We had fixed the dilapidated structure just enough to make it habitable while we discussed our next plans, but in the end, we returned to Finn’s cottage. Sorcha’s burial had only made me more determined to save myself from having to bury Brigid next to her, and this home, this structure, had too many emotions connected to it for me to think clearly.

The syrens, all of whom had returned with us, somewhat helped with the burial. They wanted to hold their own rituals for Sorcha, and during these, my crew and I had made ourselves scarce out of respect. But that had been the last time they willingly cooperated. Each day that followed was a battle.

What to do with the fourteen children we had rescued from my father and Cliodhna had been another point of contention. Admittedly, I had been short-sighted in my goal of ending Kellan’s evils and had not truly stopped to fully consider how to care for these orphans once we rescued them.

The syrens had collectively wanted to send the children to a contact in Bhodheas, a woman who had apparently helped with the previous charges the syrens had saved who elected not to become syrens. I wanted the children to stay closer at the orphanage in Brinemoor so I could monitor them and ensure their continued safety. I would not abandon them now that I accomplished my original task. They deserved more from me, from life, and I would ensure they got it. I wasn’t my father, and I would die before I let myself become anything like him.

It had been a hellish argument, almost coming to physical blows with one syren, Maira, but thankfully, it had been an argument that I won. The children were now at an orphanage in Brinemoor under the care of a woman Maddock and I knew named Isla.

Since returning to Finn’s cottage after burying Sorcha, every single decision had been an argument with the syrens. Which rooms everyone would stay in, who would go into town to shop for food and supplies, and who would complete the chores and household duties. All of it was exhausting. But I knew I wouldn’t be able to find Brigid without their help. So, I endured it.

After all, I had endured far worse for far less of a reward. And I would continue to endure anything thrown my way if it meant getting her back.

I rubbed my temples, attempting to relieve the recurring headache forming, and stared out at the water. “Where are you, Brigid?”

Standing, I picked up a stone from the beach and threw it as hard as I could out into the churning sea. It barely made a ripple before it disappeared into the roiling waves. It was a sad outlet, but it was something. My rage was nearly equal in power to my sadness.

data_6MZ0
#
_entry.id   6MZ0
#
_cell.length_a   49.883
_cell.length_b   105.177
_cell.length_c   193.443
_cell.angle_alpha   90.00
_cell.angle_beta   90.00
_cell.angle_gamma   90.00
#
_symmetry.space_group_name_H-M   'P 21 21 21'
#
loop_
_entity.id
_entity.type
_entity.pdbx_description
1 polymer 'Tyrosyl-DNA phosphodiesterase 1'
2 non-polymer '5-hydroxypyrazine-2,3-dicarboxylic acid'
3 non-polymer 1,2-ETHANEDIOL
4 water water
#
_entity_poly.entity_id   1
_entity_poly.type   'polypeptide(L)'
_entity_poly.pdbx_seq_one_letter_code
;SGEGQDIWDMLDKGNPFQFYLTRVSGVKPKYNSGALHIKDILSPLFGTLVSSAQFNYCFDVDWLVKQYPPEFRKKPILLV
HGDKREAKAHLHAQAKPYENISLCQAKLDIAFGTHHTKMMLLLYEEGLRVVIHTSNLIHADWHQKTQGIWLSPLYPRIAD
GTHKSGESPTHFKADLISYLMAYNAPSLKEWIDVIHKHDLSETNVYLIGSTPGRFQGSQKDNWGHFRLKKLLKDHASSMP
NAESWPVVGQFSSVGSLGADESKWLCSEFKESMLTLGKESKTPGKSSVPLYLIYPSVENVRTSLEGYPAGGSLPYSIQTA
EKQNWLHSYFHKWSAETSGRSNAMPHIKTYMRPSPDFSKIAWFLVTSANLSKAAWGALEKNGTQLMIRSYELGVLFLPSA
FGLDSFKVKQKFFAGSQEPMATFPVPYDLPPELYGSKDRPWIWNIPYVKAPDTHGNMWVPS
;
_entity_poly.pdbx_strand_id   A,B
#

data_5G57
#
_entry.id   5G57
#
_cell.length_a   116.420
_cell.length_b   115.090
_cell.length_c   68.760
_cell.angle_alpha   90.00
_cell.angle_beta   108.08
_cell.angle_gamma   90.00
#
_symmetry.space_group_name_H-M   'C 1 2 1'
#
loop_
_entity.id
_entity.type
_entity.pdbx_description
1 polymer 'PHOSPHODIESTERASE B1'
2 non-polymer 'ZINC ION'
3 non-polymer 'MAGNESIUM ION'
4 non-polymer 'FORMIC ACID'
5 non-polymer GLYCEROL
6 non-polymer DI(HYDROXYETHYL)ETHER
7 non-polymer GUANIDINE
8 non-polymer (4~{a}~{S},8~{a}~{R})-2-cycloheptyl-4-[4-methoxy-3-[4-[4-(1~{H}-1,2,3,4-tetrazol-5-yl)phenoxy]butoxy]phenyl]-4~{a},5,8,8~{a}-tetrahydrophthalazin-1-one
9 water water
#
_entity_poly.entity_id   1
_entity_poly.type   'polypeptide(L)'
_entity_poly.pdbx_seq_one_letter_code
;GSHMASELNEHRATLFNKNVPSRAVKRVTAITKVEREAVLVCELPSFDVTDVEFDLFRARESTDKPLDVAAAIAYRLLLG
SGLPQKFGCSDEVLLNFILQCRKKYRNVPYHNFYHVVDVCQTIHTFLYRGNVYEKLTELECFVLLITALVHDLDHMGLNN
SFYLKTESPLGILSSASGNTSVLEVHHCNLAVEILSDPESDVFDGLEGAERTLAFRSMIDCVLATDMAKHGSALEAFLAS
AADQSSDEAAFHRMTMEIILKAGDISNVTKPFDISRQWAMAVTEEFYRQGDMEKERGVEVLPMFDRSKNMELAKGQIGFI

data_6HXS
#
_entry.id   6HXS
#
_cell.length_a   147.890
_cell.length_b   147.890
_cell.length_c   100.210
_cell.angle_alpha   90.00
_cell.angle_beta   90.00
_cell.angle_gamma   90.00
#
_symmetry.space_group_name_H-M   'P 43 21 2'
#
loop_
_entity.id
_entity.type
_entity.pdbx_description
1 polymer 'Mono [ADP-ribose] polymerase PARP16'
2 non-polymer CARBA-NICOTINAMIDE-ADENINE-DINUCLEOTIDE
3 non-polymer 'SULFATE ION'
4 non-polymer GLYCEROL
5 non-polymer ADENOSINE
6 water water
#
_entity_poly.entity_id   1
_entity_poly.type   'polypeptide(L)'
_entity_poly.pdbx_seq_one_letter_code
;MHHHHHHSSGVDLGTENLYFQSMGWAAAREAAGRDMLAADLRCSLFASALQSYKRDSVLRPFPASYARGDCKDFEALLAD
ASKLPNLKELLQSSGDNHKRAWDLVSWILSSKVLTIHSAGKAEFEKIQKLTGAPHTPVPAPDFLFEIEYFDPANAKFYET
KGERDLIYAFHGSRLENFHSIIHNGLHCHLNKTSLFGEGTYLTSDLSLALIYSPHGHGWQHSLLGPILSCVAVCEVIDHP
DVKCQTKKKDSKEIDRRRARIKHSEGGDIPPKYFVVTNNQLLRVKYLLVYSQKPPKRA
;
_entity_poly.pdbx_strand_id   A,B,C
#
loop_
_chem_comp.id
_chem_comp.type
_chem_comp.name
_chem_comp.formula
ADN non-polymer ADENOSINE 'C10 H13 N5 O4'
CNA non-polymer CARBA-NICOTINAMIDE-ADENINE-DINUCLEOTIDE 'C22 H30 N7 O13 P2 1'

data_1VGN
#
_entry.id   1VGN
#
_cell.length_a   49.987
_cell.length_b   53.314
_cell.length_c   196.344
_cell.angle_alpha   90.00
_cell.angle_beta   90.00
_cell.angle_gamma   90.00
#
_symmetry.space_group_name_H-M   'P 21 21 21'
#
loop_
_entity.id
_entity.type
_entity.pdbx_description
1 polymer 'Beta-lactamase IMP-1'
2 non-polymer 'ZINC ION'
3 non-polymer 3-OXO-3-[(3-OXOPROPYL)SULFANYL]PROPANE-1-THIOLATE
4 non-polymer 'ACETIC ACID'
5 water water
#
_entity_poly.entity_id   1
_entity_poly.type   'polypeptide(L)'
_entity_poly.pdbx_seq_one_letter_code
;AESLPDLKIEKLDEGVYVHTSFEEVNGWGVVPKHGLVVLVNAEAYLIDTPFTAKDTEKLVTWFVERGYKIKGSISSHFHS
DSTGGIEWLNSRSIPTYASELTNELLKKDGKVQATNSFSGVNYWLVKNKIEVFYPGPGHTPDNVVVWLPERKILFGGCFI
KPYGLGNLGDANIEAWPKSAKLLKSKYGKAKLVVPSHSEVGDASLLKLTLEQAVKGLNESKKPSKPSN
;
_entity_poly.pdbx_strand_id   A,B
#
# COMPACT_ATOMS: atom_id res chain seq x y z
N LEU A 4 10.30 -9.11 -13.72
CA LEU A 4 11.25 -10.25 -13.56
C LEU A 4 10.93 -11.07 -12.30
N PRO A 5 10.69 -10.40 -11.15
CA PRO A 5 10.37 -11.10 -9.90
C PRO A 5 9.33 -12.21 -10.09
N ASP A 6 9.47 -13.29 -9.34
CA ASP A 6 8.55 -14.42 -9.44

“What did the water ever do to you?” An amused feminine voice echoed behind me.

I turned to see Maira walking toward me, and I had to squint against the annoyingly bright shine of her gold hair and pale skin against the overcast haze. Sighing, I moved over to allow her space beside me on the beach. If I didn’t, she would have pushed her way in, regardless.

She was a female version of Duncan. Angry, suspicious, and above all, fucking stubborn. I wasn’t sure why she had come out here, but I didn’t want to speak with her. It would only devolve into another disagreement, and I was already exhausted. Of all the syrens, she had been the one most disapproving of every decision I made. And she had definitely been the most vocal.

Crossing my arms over my chest, I looked at her out of the corner of my eye. “There’s not enough time for me to tell you about it all.”

She smiled, but it didn’t reach her eyes. It was a gesture of forced politeness, one I was not sure why she was engaging in. “So, what are you doing out here, then? Brooding?”

Clenching all my muscles and then relaxing them one by one, I slowly attempted to quell my irritation with the syren in front of me. It didn’t work. It never worked. “Aye, sure. Since no one is doing anything to find Brigid, I might as well. What are you doing out here? Other than intentionally bothering me.”

The fake smile she had pasted on her face finally dropped away, and her eyes narrowed. “What else is there to do? We searched the caves. She was not there.” Her voice could have dropped the temperature of the water, freezing the sea to match her mood.

My patience and politeness quickly faded in the face of this annoying creature. All the syrens had used that same excuse, time and time again, and yet I knew they could do more. Search more. “And that’s the only place you have searched. She could be anywhere!”